CHINA slashed its demand for iron ore exactly a year ago, triggering a collapse in the share prices of Australian mining companies.
History appears to be repeating, but this time investors have a chance to profit from the cuts rather than incur heavy losses.
The difference is that some actions taken by China are predictable, partly because beneath its capitalist veneer it remains a command economy – and companies do what the government orders.
Last year's industry-wide cutback in imports of iron ore and coal was an example of how China can react to pressure in its economy as if it were a single, giant, organisation, which in some ways it is.
Australian investors have little experience of a situation where a country simply stops buying some of our exports in one month, only to resume a few months later.
China, however, has a track record of actions like that.
And this year could be a repeat of what happened last year, and what happened in 2008, with the difference being that smart investors will have learned the way the game works and be ready to profit from the process.
Rather than watch and wait for the next episode in China's game of turning off its raw materials purchasing machine (and then turning it back on), it is possible to pre-empt what's about to happen because of certain reasonable assumptions, such as the critical importance to China of maintaining a strong economic growth rate to ward off domestic instability.
Last year, when the purchasing switch was flicked to 'off', the price of iron ore plunged to less than $US90 a tonne, catching companies such as Fortescue Metals Group in the middle of an expansion phase and dangerously exposed to high debt levels.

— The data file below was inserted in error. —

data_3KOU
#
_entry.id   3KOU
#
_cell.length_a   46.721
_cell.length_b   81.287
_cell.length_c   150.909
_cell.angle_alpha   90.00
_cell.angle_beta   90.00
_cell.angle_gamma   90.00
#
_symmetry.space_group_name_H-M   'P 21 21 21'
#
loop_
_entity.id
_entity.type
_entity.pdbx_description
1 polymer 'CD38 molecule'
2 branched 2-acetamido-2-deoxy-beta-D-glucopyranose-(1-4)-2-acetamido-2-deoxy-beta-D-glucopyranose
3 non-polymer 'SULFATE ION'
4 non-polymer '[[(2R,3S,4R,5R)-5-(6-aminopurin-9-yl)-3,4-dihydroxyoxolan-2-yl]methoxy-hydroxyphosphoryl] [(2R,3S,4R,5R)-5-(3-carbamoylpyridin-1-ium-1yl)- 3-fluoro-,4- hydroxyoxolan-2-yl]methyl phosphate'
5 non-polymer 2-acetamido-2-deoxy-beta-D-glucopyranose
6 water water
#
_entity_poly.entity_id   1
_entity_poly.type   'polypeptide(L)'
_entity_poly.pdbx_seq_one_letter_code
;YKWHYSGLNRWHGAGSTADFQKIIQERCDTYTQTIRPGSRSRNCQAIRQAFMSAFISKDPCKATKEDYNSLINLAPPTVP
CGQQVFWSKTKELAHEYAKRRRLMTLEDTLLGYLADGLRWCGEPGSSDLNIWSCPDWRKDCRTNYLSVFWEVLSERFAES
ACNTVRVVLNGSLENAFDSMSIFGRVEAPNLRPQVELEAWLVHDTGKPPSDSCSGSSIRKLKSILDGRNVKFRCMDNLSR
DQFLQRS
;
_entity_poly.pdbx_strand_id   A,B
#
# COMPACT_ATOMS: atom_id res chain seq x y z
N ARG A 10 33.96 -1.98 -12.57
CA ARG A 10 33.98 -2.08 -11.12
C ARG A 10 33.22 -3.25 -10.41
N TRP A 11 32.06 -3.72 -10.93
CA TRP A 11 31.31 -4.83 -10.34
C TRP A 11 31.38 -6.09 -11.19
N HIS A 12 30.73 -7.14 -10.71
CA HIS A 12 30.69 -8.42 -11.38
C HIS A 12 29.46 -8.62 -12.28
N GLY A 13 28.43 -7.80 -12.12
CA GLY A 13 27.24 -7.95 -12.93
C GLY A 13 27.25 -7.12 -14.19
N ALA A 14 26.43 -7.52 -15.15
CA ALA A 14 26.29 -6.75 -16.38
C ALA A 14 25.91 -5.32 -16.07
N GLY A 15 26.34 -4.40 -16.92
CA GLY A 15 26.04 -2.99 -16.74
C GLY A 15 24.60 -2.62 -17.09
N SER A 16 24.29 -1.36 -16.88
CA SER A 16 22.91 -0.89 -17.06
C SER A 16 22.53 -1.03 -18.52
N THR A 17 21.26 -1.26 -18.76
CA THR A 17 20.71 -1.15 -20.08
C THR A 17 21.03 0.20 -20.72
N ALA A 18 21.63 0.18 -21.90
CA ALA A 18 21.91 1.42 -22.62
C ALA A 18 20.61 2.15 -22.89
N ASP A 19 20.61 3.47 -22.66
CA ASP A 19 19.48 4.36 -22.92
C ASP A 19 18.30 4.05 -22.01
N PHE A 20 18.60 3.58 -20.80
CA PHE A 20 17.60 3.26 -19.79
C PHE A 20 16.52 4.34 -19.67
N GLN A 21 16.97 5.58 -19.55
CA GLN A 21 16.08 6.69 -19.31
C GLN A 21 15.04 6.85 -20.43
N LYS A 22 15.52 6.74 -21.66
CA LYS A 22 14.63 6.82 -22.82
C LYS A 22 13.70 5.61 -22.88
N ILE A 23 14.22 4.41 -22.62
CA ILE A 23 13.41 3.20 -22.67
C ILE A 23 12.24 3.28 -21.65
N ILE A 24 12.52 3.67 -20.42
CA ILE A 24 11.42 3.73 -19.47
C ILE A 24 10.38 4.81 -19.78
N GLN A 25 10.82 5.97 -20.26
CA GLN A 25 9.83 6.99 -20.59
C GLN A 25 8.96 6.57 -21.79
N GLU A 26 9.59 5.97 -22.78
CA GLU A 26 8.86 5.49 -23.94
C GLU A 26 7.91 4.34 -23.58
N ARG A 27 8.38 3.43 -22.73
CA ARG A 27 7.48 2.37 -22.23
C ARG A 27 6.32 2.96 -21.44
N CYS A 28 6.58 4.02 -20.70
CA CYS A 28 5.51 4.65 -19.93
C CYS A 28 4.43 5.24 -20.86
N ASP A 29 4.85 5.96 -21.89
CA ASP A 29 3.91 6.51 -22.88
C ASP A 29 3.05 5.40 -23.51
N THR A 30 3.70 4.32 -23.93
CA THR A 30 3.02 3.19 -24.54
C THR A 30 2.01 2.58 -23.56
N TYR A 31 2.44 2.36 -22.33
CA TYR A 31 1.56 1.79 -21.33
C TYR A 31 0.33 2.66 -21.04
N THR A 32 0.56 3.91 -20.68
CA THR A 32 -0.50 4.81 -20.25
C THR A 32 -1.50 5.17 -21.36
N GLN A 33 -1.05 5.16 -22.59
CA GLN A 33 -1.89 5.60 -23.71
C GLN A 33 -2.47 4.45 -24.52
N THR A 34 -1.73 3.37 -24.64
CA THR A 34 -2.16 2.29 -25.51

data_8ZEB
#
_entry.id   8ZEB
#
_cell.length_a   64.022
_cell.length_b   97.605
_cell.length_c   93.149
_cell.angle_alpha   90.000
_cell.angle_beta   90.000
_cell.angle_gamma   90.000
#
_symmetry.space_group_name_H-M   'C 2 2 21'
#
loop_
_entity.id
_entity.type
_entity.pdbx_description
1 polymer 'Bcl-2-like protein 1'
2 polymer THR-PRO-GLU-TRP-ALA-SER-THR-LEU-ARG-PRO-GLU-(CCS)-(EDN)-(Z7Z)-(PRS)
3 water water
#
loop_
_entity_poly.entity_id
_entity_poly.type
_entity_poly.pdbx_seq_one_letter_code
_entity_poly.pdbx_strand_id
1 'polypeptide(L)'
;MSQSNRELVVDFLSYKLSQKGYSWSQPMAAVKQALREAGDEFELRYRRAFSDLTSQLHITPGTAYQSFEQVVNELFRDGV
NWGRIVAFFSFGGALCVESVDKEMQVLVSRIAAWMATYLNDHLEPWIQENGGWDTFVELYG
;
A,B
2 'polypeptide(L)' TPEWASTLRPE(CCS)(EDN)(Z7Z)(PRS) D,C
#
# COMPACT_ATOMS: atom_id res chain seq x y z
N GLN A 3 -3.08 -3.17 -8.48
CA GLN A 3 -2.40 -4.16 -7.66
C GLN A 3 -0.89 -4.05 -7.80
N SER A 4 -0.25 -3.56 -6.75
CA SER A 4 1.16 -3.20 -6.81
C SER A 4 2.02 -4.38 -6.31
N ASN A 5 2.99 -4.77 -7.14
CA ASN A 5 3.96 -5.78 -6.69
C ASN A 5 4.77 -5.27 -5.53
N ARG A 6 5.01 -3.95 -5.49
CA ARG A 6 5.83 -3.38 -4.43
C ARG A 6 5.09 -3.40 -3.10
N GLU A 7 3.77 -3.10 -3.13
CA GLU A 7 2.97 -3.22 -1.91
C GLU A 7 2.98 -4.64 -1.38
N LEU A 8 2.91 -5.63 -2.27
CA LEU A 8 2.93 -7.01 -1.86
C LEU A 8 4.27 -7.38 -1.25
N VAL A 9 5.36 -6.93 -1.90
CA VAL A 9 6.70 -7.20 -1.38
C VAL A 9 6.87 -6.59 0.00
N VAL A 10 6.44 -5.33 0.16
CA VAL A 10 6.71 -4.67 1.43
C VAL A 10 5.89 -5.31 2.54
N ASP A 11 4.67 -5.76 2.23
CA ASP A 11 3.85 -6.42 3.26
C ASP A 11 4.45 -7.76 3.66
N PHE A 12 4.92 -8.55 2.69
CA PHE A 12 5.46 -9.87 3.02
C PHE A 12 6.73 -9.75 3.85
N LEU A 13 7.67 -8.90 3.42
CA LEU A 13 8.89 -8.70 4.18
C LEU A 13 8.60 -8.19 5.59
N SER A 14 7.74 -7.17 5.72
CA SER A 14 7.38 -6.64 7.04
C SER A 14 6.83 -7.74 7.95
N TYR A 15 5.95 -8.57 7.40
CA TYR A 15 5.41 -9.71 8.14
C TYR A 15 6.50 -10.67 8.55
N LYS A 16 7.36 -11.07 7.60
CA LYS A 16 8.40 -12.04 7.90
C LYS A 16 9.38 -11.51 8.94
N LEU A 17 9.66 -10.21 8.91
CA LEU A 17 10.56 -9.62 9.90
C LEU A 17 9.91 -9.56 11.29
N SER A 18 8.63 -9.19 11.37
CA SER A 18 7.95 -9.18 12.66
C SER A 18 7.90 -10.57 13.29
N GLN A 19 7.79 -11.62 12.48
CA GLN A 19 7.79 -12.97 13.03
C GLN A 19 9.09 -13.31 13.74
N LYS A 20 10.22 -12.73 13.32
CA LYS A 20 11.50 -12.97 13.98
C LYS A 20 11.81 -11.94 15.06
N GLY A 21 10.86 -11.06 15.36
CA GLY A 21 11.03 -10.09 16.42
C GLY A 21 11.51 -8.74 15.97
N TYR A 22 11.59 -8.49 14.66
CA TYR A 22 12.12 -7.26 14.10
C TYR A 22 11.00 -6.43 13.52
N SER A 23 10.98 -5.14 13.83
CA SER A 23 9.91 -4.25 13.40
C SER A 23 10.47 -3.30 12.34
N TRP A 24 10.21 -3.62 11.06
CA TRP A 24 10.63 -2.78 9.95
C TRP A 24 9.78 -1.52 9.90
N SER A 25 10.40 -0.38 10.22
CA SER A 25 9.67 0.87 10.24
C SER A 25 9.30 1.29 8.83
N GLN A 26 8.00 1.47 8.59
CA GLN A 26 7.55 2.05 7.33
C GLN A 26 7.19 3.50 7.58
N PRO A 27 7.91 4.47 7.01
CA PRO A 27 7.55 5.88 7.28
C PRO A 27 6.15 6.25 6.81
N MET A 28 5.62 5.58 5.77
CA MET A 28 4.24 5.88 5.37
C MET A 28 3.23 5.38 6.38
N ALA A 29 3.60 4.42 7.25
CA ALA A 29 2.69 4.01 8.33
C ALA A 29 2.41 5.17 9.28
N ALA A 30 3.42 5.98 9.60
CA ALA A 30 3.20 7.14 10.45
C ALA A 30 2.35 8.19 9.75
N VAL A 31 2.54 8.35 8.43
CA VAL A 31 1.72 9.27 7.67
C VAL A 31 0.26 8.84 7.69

Investors panicked. FMG's share price crashed to less than $3 and an emergency funding package was organised.
Within a few months the crisis passed.
Chinese steel mills returned to the market (as if ordered by a central authority) and FMG's share price moved back above $5.
The reason it's worth looking back to what happened is that the process appears to be under way again, with the headlines on stories about China's raw material demand almost interchangeable from last year to this year.
On May 20 last year, London's Financial Times newspaper carried a story headed 'China buyers defer raw material cargoes'.
By August 10 the Chinese absence from the market led to this headline 'Iron ore and coking coal prices tumble', and by September 4 the news was 'Fortescue slashes expansion plans'.
It isn't pleasant to look back at what was a difficult time, but it is significant that the trail of falling prices and cancelled orders ended on September 11 when it was reported that 'Iron ore up on China stimulus plan' followed on September 18 with news that FMG had secured a fresh $US4.5 billion debt facility. The crisis had passed.
There is no guarantee that what happened last year will be an exact replica, but there is interesting evidence pointing that way, including the sharp fall in the iron ore price over the past three weeks, which led to this headline in the Financial Times: 'Iron ore suffers sharp fall on fears of outlook for China', which was followed by FMG's share price falling back towards the $3 mark.
This year's headline is interchangeable with that of last year, with the only difference being an 11-day gap between the May 20 report last year and the May 31 report this year.
Making money from what looks to be a predictable Chinese process of turning its raw materials purchases on and off is a question of timing; and while there is no guarantee that the current price collapse will be over by mid-September, as it was last year, there is every reason to believe that Chinese buyers will return to the market – because they must.